2) It is certainly well built with a fully attached battery compartment door (requiring two AA batteries), but it is not as rugged as the Sony SRF-37W for example (and the latter only requires 1 AAA battery). Of course the reception and acoustics are better overall on the DT-400W so get a good case (like the Sakar International HS-10, a small hard shell case which it fits like a glove).

3) A 90 day limited warranty from Sangean America is way too short given that even the Sony SRF-M37W has a 1 year limited warranty (see my review of the SRF-M37W and also its product manual for details).

4) During automatic scanning/seeking, the audio is muted so you can't hear any stations as they are detected. Only the strongest stations are picked up during the scanning/seeking process. Of course during manual scanning the individual stations are easily heard so that you can readily pick the station you want to listen to.

5) Sangean chose to put the speaker controls on the same slide switch along with the Stereo/Mono (bandwidth) changing capability. In my opinion the arrangement was better on the DT-200V with a simple and direct push button Stereo/Mono switch on the front of the radio and not on the side with one other commonly used function.

6) As also discussed by others, you must connect the short trailing wire (that is supplied by Sangean) or else connect a set of supplied earbuds (or a more comfortable set of headphones- see below) in order to receive any FM or Weather-band transmissions at all- including the weather alert transmissions.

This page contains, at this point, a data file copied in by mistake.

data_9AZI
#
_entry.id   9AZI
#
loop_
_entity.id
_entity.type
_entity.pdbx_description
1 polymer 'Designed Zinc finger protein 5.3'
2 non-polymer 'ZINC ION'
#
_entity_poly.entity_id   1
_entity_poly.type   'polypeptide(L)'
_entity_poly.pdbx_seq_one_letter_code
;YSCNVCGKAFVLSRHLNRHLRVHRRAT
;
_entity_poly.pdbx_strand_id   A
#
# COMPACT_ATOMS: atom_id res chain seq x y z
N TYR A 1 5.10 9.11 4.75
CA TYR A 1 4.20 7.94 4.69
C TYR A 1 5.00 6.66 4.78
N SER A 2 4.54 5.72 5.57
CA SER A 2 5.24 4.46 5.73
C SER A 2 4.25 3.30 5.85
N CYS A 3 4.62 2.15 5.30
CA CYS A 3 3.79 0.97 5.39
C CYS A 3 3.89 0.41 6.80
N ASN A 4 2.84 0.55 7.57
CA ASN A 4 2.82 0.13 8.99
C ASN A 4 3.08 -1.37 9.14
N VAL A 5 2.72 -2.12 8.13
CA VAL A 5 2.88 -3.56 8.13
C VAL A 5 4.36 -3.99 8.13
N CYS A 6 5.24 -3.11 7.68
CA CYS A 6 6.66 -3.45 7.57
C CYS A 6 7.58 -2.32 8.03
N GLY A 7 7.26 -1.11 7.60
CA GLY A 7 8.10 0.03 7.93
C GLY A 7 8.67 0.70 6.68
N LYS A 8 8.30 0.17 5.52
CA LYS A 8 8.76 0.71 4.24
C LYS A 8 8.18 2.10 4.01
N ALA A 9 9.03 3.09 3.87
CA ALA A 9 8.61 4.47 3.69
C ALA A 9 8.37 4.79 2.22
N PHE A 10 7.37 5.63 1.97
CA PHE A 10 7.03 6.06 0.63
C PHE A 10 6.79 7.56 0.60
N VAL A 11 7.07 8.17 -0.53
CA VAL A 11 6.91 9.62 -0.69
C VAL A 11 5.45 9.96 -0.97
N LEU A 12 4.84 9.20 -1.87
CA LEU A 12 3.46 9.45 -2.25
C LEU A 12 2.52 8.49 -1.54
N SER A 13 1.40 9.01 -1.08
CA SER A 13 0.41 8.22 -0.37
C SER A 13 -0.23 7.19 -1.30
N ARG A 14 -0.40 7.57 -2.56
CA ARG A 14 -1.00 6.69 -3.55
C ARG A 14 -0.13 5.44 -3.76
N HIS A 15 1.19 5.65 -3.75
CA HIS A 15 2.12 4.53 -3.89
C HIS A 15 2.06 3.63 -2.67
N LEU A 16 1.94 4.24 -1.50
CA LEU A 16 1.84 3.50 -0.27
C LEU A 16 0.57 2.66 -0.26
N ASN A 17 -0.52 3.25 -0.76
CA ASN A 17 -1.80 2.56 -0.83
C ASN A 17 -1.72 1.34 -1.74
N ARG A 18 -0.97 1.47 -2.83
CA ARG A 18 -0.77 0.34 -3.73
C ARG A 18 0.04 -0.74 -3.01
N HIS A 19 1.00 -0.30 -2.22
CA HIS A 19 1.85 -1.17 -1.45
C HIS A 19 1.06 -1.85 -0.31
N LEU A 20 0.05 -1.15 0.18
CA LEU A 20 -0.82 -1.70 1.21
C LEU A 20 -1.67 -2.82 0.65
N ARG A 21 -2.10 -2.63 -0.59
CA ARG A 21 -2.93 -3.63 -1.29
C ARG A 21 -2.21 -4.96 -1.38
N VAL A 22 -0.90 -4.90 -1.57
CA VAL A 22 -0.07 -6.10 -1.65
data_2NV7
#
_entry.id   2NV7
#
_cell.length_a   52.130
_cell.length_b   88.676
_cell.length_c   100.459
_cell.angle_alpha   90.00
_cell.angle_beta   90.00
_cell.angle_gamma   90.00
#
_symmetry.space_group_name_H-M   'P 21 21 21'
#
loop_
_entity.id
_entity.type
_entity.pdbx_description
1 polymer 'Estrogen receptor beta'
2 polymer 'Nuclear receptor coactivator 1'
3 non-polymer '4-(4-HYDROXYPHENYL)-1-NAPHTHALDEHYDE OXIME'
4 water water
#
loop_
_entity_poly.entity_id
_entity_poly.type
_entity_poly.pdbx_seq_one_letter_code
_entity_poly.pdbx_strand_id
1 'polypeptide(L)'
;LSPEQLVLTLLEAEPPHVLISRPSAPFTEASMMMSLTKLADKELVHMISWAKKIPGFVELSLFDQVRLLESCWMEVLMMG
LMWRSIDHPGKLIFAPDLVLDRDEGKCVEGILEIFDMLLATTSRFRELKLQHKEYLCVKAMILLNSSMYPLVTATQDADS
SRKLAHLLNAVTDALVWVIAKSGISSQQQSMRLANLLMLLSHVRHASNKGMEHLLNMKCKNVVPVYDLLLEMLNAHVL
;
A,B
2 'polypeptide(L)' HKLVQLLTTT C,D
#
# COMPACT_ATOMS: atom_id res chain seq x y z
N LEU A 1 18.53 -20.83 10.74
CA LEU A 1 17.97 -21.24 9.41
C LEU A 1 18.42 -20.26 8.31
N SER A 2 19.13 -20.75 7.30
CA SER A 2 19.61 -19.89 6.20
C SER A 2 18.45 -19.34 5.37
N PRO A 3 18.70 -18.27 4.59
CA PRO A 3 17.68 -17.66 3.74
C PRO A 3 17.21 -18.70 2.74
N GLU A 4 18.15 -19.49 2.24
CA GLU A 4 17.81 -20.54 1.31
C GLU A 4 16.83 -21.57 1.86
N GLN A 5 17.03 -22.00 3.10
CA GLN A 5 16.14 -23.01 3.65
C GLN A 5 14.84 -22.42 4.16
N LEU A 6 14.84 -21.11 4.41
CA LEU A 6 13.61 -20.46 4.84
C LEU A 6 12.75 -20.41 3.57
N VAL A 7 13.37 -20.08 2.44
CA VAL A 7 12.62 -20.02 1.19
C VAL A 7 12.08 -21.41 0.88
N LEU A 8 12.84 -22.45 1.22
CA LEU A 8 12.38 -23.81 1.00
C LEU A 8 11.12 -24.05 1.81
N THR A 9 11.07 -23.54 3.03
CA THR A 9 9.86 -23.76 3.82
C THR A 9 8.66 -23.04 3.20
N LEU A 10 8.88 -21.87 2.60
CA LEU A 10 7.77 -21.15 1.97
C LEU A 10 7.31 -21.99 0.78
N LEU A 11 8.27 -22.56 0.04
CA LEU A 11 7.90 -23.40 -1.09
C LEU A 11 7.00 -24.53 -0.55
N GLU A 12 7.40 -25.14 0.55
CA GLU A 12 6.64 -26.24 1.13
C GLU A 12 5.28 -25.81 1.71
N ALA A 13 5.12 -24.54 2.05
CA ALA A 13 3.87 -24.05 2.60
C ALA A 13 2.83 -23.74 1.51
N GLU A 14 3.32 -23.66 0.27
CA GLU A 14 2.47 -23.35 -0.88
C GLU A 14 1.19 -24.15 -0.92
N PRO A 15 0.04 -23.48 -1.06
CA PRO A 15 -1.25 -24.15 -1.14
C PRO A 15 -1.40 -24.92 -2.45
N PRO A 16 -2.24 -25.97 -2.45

7) The supplied earbuds are very uncomfortable and could also be quite dangerous given the volume output that this unit is capable of with 2 AA batteries.
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Comments

Tracked by 3 customers

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Showing 1-9 of 9 posts in this discussion
Initial post: Jul 30, 2008 11:08:25 AM PDT
Tom Welch says:
I don't understand why the short trailing wire is an issue when many Sangean pocket portables also share this feature. For me, the short trailing wire adds to the flexibility when listening to this radio in real life. I own and use both the Sangean DT 200VX and the new DT 400WX.

In reply to an earlier post on Aug 4, 2008 4:32:06 PM PDT
Tom- I would personally prefer a small telescopic antenna attached to the outside of the left edge of the unit (as you face the speaker) instead of the trailing wire. A similar antenna is attached to the Grundig G6 Aviator for example (which is also quite small like the DT-400W) and I find it very useful.

Best Regards,

Ann ReVelle

In reply to an earlier post on Sep 9, 2008 4:53:37 PM PDT
Last edited by the author on Sep 9, 2008 4:56:37 PM PDT
Tom Welch says:
Ann:

Is the DT-400W a "performance upgrade" over the DT-200VX pocket radio? Other than the NOAA band.

Tom Welch

In reply to an earlier post on Sep 27, 2008 2:17:29 AM PDT